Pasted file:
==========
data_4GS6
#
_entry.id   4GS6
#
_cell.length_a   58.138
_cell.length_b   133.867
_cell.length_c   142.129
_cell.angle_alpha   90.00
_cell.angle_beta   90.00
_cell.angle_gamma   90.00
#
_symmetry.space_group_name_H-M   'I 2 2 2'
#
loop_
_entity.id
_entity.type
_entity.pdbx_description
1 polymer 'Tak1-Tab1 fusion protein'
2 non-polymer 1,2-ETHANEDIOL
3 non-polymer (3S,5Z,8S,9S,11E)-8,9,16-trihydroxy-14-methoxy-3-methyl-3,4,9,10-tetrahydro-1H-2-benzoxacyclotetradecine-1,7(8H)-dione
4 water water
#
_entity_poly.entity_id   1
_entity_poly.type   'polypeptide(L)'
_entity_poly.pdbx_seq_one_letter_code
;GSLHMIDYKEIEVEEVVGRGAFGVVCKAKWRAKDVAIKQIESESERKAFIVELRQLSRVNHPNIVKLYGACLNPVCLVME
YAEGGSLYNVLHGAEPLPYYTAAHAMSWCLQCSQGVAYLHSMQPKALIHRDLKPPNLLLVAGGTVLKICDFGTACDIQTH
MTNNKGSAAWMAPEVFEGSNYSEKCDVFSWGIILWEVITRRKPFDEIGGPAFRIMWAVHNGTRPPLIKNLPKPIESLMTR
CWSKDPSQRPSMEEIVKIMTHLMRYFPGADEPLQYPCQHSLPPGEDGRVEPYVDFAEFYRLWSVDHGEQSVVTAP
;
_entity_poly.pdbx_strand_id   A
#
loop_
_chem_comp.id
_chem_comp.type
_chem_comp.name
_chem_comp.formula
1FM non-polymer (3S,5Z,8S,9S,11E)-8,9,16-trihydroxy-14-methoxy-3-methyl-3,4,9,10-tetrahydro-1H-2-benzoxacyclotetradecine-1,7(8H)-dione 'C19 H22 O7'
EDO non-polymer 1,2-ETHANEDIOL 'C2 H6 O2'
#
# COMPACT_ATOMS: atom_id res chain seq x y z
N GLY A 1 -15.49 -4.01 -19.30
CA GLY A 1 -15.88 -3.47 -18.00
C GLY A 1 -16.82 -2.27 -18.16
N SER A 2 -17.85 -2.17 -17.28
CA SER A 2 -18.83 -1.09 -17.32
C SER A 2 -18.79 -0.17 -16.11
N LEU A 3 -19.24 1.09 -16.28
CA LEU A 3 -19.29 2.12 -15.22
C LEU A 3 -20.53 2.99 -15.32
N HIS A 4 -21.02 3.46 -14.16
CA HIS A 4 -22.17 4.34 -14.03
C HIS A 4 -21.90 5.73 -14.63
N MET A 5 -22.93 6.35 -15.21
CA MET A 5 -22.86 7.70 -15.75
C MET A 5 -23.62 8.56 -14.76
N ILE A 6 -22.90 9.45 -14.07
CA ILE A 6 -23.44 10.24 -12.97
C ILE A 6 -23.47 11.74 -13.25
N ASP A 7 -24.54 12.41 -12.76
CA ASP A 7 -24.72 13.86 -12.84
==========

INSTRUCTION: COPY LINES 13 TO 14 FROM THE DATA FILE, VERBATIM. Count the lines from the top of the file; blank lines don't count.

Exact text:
#
loop_